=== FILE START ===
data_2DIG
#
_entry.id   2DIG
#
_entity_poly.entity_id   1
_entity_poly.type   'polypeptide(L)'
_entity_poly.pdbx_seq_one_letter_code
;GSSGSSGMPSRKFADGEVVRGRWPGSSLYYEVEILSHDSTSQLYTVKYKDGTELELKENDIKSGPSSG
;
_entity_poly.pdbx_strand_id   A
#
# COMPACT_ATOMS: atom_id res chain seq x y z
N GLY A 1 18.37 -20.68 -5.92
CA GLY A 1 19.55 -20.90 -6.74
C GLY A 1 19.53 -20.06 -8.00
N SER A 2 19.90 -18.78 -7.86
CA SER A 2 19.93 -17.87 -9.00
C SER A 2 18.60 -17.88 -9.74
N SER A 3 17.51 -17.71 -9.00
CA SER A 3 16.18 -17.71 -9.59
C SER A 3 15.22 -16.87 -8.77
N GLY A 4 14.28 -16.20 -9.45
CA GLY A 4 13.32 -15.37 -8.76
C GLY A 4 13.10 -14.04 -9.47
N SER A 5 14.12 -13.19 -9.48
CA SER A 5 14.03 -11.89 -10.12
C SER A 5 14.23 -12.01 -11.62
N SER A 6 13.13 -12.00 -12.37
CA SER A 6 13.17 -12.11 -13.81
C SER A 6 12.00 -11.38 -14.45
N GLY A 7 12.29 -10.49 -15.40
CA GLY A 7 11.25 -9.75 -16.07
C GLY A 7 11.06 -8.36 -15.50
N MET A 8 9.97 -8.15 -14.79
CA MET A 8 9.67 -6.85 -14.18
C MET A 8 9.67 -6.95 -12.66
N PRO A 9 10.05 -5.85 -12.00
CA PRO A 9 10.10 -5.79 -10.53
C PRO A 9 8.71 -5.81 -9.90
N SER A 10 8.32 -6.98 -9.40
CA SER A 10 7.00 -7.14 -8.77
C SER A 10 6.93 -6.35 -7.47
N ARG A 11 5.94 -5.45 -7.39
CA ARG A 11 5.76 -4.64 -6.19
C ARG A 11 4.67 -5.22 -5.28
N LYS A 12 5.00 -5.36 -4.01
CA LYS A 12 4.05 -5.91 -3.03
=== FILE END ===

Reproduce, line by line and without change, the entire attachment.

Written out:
data_2DIG
#
_entry.id   2DIG
#
_entity_poly.entity_id   1
_entity_poly.type   'polypeptide(L)'
_entity_poly.pdbx_seq_one_letter_code
;GSSGSSGMPSRKFADGEVVRGRWPGSSLYYEVEILSHDSTSQLYTVKYKDGTELELKENDIKSGPSSG
;
_entity_poly.pdbx_strand_id   A
#
# COMPACT_ATOMS: atom_id res chain seq x y z
N GLY A 1 18.37 -20.68 -5.92
CA GLY A 1 19.55 -20.90 -6.74
C GLY A 1 19.53 -20.06 -8.00
N SER A 2 19.90 -18.78 -7.86
CA SER A 2 19.93 -17.87 -9.00
C SER A 2 18.60 -17.88 -9.74
N SER A 3 17.51 -17.71 -9.00
CA SER A 3 16.18 -17.71 -9.59
C SER A 3 15.22 -16.87 -8.77
N GLY A 4 14.28 -16.20 -9.45
CA GLY A 4 13.32 -15.37 -8.76
C GLY A 4 13.10 -14.04 -9.47
N SER A 5 14.12 -13.19 -9.48
CA SER A 5 14.03 -11.89 -10.12
C SER A 5 14.23 -12.01 -11.62
N SER A 6 13.13 -12.00 -12.37
CA SER A 6 13.17 -12.11 -13.81
C SER A 6 12.00 -11.38 -14.45
N GLY A 7 12.29 -10.49 -15.40
CA GLY A 7 11.25 -9.75 -16.07
C GLY A 7 11.06 -8.36 -15.50
N MET A 8 9.97 -8.15 -14.79
CA MET A 8 9.67 -6.85 -14.18
C MET A 8 9.67 -6.95 -12.66
N PRO A 9 10.05 -5.85 -12.00
CA PRO A 9 10.10 -5.79 -10.53
C PRO A 9 8.71 -5.81 -9.90
N SER A 10 8.32 -6.98 -9.40
CA SER A 10 7.00 -7.14 -8.77
C SER A 10 6.93 -6.35 -7.47
N ARG A 11 5.94 -5.45 -7.39
CA ARG A 11 5.76 -4.64 -6.19
C ARG A 11 4.67 -5.22 -5.28
N LYS A 12 5.00 -5.36 -4.01
CA LYS A 12 4.05 -5.91 -3.03